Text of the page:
Comparing theories of the policy process and state tuition policy: critical theory, institutional rational choice, and advocacy coalitions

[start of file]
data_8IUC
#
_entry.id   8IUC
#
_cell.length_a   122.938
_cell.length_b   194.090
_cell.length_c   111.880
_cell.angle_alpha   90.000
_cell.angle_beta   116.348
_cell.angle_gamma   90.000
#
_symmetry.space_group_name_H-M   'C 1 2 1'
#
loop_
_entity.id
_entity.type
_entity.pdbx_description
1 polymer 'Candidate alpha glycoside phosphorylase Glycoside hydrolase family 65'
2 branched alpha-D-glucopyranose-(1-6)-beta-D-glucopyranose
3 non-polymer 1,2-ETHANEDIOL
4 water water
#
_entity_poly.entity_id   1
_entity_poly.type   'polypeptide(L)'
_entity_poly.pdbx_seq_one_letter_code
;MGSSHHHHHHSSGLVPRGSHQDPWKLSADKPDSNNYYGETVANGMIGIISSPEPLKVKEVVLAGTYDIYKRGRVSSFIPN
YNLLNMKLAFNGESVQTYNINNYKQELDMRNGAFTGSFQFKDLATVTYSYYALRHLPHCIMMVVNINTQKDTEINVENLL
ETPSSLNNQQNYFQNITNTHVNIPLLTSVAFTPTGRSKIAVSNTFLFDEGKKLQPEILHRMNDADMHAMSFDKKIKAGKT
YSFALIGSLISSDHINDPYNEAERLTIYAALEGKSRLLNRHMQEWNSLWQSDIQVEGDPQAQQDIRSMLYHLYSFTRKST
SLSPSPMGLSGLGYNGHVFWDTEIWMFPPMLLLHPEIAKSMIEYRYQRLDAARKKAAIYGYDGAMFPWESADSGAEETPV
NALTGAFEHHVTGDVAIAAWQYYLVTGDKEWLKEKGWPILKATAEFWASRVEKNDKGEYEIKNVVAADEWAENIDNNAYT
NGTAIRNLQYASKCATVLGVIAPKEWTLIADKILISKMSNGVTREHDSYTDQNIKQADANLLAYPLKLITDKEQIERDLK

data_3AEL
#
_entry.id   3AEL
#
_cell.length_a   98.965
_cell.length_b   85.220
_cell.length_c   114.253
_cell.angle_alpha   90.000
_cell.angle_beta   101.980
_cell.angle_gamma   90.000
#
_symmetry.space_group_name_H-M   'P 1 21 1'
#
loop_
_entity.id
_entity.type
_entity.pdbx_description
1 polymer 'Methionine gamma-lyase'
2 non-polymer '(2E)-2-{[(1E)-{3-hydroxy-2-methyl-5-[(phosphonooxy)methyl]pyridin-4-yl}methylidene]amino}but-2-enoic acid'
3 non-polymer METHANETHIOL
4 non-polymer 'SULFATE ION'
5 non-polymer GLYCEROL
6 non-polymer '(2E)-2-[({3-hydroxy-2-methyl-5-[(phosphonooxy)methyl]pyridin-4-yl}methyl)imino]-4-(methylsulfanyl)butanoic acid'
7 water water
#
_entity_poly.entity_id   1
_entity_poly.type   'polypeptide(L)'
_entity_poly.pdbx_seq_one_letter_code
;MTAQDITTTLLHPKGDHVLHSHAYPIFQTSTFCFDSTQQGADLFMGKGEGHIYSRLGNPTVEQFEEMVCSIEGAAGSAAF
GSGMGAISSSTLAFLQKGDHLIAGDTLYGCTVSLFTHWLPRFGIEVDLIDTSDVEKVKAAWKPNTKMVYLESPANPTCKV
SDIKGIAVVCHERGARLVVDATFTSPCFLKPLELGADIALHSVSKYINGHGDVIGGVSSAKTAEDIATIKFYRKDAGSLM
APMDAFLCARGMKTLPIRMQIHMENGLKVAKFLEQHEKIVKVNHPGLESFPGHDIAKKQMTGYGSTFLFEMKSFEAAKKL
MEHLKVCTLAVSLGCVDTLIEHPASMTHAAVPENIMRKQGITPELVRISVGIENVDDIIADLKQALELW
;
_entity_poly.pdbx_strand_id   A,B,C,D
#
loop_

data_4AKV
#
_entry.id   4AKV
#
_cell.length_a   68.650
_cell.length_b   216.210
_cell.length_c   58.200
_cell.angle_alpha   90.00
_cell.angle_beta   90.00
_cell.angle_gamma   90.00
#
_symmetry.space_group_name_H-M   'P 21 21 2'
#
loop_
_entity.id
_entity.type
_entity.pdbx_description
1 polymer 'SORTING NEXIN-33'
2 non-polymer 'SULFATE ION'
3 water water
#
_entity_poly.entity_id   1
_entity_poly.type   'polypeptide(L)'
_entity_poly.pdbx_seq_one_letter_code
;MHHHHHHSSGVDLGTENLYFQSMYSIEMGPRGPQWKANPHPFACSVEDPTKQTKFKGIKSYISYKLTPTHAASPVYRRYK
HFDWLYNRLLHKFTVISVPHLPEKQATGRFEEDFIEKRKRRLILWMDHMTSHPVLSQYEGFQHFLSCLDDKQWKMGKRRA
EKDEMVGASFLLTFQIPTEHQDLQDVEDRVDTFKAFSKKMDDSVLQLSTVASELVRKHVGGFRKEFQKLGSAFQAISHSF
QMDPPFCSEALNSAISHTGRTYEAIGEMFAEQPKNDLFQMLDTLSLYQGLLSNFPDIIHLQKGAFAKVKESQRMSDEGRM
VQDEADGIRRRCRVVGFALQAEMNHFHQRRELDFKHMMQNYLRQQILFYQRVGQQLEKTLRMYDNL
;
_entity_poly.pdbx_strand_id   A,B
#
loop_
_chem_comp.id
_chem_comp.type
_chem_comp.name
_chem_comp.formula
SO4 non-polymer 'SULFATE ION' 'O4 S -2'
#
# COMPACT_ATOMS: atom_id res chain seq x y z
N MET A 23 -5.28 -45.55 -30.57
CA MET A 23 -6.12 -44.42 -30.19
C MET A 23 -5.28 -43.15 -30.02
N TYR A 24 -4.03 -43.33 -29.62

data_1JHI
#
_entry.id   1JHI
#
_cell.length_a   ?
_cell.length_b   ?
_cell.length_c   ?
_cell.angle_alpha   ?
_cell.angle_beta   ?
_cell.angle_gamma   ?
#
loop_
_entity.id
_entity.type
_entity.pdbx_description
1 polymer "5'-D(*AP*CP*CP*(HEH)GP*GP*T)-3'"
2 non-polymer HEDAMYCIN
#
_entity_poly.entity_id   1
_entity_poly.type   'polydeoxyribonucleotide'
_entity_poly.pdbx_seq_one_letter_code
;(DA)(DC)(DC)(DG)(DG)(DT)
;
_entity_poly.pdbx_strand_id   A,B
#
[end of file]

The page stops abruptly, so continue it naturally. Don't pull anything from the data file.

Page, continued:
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This dissertation triangulates four theories of the policy process to explain state-level tuition policy change. Very little policy research examines theories of the policy process in concert. Moreover, the field of higher education policy studies tends to be a theoretical in its approach to understanding policymaking. The project applies a Model III mixed methods design in which a primarily qualitative study uses quantitative analysis in a complementary fashion. The Dye, Sharkansky, Hofferbert framework is used to explain tuition policy change across all 50 states from 2000 to 2006, Institutional Rational Choice, Advocacy Coalition, and Critical Theory frameworks are used to analyze tuition policy change in Missouri and Florida. States with more centralized governance structures tend to enact fewer changes in tuition policy. By using the three frameworks in concert we can see that structural change is a means to an end in Florida. In Missouri, on the other hand, structure played a much less central role. Differing state contexts require a slightly different configuration of the frameworks to produce a rich explanation of the events and debates surrounding tuition policy change.